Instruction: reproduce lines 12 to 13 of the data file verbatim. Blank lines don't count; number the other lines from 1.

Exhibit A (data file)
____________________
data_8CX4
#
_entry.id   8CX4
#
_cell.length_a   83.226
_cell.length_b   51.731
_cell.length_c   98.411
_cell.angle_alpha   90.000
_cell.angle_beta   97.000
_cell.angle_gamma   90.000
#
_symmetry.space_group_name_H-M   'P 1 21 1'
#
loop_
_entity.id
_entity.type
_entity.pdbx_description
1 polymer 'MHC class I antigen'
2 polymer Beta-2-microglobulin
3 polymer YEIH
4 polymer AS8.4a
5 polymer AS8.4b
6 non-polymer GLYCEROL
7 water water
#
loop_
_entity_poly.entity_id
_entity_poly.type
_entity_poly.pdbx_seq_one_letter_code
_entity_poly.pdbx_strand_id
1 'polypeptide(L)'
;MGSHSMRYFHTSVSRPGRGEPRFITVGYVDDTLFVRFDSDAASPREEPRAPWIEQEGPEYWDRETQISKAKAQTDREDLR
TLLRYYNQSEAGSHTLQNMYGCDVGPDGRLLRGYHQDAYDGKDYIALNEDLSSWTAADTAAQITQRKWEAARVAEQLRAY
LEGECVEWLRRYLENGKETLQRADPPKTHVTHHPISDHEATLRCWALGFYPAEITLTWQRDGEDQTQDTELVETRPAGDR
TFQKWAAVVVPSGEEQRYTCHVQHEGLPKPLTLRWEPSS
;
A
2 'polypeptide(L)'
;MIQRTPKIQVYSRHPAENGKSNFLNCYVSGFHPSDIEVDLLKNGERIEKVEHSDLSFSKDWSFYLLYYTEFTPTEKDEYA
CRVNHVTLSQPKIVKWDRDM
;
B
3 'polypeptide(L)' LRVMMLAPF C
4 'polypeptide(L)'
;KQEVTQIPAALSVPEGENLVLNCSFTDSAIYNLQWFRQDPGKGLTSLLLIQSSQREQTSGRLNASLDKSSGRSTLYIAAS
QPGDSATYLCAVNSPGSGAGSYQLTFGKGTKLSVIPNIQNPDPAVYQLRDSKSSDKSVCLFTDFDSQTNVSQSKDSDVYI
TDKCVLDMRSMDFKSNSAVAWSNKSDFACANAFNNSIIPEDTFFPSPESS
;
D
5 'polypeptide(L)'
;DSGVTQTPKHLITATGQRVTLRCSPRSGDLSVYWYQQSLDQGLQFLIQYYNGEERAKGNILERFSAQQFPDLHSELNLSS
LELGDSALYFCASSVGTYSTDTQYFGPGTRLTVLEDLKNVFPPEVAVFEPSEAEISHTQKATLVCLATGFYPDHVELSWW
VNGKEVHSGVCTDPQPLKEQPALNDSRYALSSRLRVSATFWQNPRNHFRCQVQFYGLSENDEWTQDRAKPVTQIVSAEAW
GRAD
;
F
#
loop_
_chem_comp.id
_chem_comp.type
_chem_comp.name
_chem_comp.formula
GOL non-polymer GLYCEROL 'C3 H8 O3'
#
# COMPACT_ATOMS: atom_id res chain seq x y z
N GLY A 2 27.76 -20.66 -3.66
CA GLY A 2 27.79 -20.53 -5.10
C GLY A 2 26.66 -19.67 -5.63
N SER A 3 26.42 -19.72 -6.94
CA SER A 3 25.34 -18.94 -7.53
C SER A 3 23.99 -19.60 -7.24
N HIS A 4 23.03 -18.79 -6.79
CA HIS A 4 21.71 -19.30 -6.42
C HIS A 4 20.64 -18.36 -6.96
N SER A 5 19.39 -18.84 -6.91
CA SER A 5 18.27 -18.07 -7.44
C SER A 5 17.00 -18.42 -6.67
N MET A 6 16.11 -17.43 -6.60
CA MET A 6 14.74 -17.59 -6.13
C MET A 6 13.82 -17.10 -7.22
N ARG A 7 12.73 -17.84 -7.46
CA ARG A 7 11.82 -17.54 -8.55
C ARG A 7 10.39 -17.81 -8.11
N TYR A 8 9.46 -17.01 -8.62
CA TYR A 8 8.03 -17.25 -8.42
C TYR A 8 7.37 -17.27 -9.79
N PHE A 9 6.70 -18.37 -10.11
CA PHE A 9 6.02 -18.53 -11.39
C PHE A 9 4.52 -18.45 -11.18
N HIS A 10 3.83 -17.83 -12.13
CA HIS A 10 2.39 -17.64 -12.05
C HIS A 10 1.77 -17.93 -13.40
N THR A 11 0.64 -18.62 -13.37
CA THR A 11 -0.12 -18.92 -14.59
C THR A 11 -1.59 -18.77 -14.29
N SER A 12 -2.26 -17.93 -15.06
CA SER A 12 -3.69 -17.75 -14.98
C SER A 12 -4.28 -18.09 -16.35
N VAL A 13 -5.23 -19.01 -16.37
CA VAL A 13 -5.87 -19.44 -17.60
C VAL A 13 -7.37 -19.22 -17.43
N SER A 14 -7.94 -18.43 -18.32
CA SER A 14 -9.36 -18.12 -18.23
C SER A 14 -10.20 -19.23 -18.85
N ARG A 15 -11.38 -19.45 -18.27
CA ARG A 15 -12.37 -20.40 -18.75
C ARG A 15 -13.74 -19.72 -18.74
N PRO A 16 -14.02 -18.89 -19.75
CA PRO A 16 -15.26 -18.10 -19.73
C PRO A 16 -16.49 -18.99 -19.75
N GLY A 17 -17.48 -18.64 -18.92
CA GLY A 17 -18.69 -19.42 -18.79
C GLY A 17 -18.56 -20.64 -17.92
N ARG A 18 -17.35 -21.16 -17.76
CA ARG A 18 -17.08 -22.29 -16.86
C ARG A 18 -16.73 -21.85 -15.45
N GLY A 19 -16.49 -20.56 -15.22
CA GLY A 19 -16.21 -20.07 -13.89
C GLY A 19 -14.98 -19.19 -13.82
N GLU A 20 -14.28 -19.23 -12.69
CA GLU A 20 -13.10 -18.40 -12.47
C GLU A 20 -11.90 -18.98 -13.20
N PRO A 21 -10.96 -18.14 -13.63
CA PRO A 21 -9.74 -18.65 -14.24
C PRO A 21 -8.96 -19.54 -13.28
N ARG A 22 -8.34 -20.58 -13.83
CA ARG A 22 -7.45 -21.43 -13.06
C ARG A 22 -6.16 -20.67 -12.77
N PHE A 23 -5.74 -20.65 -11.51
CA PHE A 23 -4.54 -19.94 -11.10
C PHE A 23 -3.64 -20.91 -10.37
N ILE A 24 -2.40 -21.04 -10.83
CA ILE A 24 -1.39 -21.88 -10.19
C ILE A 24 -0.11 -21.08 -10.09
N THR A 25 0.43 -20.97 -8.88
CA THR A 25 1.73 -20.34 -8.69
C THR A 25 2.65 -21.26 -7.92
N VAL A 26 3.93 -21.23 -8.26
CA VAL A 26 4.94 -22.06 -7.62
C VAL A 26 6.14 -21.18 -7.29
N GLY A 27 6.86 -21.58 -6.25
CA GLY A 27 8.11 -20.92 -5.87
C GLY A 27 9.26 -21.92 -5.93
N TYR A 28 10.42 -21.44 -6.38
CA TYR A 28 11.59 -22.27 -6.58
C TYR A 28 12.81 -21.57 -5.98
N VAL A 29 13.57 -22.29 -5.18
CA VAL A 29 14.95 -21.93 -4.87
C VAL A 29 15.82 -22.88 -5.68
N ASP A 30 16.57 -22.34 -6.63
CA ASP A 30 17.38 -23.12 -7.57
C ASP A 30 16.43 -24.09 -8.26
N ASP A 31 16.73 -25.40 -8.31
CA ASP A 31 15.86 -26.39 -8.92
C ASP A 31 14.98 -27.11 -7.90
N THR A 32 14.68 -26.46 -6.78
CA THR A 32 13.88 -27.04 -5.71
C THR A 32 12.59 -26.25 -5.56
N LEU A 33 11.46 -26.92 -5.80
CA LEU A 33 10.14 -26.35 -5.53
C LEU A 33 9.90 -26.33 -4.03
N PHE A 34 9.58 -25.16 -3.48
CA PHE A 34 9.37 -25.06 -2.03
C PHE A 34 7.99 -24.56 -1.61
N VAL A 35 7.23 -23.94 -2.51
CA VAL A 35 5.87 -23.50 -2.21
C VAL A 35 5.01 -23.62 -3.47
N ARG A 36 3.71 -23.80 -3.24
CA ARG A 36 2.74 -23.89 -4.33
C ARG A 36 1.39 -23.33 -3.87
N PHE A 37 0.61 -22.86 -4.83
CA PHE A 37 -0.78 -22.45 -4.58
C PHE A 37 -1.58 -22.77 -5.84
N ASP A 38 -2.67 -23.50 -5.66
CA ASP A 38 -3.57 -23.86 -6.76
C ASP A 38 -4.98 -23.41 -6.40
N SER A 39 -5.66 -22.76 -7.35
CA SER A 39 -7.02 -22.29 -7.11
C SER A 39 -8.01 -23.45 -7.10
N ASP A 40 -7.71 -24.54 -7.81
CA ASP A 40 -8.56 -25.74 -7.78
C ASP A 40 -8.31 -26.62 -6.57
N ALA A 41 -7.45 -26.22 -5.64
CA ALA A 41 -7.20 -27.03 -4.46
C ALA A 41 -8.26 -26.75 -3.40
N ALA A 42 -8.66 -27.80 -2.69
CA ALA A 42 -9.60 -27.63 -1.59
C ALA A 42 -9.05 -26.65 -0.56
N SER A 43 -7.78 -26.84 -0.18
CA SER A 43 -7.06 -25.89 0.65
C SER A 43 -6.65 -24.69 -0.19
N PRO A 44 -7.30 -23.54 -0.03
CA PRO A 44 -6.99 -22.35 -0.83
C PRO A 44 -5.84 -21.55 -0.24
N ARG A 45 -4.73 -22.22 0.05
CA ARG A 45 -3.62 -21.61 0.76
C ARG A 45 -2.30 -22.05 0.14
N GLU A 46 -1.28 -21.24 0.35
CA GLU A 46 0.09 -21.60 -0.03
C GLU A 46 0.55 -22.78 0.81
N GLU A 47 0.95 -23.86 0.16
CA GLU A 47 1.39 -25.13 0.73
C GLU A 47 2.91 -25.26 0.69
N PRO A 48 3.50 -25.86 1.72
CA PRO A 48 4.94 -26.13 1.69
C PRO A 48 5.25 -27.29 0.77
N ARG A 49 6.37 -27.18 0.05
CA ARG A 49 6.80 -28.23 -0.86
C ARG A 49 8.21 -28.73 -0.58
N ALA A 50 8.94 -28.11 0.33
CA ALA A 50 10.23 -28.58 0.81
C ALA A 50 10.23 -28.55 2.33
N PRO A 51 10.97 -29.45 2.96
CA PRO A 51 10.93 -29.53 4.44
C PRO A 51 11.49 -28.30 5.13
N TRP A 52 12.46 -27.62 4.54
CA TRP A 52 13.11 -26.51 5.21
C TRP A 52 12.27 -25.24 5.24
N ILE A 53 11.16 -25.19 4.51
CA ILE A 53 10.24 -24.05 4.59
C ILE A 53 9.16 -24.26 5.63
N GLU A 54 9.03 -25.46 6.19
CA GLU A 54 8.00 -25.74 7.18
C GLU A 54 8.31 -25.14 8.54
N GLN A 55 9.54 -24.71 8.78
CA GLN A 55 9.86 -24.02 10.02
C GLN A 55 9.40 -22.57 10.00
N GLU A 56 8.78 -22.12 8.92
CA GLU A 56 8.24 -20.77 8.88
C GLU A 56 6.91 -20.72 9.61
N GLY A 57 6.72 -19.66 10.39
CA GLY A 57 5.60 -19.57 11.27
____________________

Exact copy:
_symmetry.space_group_name_H-M   'P 1 21 1'
#